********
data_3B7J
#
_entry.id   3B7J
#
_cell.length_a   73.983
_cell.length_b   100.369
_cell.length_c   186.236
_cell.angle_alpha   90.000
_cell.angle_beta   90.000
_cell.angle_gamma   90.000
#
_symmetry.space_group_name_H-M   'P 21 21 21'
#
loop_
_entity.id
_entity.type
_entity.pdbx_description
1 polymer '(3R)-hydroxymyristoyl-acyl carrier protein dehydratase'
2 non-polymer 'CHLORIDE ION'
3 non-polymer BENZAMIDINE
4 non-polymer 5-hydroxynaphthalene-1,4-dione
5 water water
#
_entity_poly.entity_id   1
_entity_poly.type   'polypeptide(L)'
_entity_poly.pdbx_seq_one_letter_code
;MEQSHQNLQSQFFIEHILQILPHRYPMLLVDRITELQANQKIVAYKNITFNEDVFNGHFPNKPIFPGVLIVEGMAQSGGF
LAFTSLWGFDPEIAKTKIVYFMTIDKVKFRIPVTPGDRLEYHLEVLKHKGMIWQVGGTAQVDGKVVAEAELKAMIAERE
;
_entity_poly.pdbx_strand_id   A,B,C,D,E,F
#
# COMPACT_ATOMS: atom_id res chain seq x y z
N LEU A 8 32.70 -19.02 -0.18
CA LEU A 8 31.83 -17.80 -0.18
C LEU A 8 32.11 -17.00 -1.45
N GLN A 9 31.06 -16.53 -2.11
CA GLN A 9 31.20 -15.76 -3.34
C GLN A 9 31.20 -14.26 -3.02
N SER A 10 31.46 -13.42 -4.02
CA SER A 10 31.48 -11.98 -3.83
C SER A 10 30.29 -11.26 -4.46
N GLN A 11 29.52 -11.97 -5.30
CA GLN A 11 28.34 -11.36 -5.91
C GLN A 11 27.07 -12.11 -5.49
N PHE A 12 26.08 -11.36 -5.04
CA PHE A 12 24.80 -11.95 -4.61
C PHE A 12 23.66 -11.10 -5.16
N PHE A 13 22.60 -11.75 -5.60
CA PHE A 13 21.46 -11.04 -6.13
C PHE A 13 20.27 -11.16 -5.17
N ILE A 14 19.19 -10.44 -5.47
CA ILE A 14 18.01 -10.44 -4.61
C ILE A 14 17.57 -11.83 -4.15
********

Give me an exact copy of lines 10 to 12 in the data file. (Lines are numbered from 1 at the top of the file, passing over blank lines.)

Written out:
_cell.angle_gamma   90.000
#
_symmetry.space_group_name_H-M   'P 21 21 21'